yum -y install git
git clone https://github.com/laravel/laravel.git
Now navigate to Laravel files directory and use composer to install the dependencies and software.
Composer will take some time to install the dependencies. After composer finishes the installation, you will have to set the appropriate permissions for Laravel directory, so that it can be owned and managed by Apache.
The next thing we should do after installing the framework is to set the application key to a random string. It is important to set a random application key otherwise the user sessions and encrypted data will not be secured. Before generating the key it is necessary to rename .env.example file to .env file. Run the following command to do so.
mv .env.example .env
Once you have .env file ready, you can generate the new application key using the following command.
php artisan key:generate
You will see a output similar to shown below.
[root@ip-172-31-28-226 laravel]# php artisan key:generate
Application key [base64:PllGKlCqZSwTJKGyGacEN8FEJeEt0Jlyx1n8xMea3Iw=] set successfully.
The above command will generate the random application key as well as it will write the key into environment file .env. You can verify if the key has been set using the following command.
As you can see in the above output we have a value set for APP_KEY, this means that the application key for our Laravel framework is set.
Now create a new Apache virtual host file so that our application can be accessed through the web browser. Edit the /etc/httpd/conf/httpd.conf file using your favorite editor. In this tutorial we will be using nano editor, if you do not have nano installed, you can run yum -y install nano to install nano editor.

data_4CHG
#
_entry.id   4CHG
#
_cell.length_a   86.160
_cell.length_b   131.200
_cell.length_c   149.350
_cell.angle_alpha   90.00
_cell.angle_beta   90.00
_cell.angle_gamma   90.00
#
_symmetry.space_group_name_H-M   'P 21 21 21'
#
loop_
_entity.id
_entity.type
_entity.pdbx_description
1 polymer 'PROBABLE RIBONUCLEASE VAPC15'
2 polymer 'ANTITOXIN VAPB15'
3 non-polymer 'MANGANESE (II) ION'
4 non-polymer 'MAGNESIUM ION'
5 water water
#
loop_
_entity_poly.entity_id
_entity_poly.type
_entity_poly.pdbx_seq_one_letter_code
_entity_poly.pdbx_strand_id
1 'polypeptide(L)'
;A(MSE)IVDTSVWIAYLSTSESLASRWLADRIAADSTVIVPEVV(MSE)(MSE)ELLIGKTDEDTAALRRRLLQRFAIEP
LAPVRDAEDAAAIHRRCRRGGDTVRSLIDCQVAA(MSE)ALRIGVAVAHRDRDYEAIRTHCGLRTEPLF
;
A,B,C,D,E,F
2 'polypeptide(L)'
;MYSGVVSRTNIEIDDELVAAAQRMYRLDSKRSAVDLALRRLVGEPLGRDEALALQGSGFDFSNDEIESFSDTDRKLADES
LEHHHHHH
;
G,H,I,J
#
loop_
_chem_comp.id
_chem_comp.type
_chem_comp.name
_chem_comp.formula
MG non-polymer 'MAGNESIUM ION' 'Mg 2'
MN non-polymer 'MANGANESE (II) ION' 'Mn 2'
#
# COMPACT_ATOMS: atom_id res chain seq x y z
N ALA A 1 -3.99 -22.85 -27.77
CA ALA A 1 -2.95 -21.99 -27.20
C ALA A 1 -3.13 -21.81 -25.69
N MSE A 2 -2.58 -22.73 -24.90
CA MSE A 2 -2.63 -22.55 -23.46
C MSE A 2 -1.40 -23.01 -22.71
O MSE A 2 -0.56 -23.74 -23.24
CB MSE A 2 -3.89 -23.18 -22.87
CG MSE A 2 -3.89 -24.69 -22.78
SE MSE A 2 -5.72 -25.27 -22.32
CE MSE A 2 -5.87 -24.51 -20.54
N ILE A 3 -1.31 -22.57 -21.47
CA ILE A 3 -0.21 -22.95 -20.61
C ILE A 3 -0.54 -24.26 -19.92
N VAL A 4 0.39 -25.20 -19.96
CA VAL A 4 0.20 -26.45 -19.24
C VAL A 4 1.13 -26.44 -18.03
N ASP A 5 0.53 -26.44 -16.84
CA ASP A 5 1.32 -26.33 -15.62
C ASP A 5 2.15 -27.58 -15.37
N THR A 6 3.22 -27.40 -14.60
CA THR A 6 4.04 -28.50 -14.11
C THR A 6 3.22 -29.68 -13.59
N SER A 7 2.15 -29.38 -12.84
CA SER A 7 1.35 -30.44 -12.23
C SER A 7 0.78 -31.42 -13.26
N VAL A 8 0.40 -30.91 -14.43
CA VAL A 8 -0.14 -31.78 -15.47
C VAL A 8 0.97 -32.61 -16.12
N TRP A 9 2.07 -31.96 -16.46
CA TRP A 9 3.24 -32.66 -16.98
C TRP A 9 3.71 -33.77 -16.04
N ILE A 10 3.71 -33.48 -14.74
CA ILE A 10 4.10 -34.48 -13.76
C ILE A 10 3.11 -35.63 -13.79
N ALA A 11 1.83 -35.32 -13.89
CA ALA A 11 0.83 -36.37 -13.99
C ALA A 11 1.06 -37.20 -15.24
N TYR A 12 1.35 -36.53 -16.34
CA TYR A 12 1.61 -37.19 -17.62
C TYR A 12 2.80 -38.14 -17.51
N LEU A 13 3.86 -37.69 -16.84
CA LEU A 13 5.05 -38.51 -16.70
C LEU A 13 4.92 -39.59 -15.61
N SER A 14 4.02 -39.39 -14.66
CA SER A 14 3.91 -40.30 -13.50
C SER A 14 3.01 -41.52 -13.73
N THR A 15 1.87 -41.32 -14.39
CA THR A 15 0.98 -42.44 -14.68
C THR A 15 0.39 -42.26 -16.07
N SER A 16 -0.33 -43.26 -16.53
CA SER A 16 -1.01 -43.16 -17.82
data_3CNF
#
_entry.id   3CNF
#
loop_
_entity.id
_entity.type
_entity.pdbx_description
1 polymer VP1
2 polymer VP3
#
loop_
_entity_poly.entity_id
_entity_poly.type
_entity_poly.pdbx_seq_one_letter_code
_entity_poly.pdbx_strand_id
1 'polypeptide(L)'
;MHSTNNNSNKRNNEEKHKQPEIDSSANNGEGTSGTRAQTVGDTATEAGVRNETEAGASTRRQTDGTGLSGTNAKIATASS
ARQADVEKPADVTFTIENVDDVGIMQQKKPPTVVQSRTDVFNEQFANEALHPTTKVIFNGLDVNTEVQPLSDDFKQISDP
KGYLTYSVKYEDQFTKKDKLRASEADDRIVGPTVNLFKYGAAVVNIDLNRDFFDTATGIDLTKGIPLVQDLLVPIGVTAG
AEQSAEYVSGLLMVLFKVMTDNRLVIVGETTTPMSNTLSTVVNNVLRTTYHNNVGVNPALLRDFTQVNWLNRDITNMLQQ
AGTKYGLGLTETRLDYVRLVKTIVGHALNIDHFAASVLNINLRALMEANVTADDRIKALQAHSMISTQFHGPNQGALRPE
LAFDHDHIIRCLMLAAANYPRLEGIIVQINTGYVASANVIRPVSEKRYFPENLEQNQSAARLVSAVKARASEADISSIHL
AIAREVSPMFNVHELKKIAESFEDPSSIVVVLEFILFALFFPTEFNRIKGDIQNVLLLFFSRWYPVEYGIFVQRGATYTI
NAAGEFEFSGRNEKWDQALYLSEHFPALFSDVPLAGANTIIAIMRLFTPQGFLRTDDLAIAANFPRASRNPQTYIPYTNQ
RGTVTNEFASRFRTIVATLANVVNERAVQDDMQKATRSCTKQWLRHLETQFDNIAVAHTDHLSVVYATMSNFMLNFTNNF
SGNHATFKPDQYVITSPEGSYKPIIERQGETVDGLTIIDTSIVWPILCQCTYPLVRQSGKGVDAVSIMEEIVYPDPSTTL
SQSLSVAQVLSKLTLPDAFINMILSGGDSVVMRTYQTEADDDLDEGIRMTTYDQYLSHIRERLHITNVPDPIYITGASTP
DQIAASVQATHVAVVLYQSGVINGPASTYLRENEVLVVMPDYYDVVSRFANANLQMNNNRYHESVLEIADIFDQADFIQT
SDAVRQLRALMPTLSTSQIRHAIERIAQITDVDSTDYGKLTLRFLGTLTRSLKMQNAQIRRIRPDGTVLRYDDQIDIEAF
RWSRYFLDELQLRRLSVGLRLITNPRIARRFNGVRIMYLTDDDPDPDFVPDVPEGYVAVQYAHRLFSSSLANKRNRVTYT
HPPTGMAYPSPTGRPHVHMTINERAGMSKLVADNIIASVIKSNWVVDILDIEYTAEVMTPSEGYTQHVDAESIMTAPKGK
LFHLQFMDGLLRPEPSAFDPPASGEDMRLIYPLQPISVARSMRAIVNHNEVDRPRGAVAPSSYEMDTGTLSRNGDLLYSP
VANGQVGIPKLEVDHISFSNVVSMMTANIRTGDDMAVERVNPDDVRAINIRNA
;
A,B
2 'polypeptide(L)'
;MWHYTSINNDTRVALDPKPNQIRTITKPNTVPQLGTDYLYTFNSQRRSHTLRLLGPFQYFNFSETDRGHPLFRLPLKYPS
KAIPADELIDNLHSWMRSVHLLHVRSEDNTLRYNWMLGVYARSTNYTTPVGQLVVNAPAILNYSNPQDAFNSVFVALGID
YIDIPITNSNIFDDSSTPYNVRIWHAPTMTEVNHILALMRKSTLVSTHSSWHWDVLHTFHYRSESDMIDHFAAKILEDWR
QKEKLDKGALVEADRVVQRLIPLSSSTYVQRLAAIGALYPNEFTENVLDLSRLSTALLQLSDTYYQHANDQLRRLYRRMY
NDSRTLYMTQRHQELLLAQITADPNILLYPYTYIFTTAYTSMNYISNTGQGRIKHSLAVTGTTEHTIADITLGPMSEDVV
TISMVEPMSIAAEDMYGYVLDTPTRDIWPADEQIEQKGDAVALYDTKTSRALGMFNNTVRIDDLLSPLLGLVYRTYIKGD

Now scroll down to the bottom of the file and paste these lines.
If you find your cPanel disk space filling up, or an email address has hit its disk space quota, cPanel has a helpful built in Email Disk Usage tool. This will provide you with a simple to understand breakdown of how much disk space each folder for a particular email...
Although WHM will normally automatically keep itself up to date, you may want to manually check for server updates / push through an update that is pending, or it may be that you have automatic updates switched off on your cPanel server. In this guide we will show you how...
You may sometimes need to manually adjust the PHP settings on your cPanel server – for example if a site is hitting the PHP memory, or file size upload limit. WHM allows you to quickly change the settings of any PHP version installed on the server when needed, using the...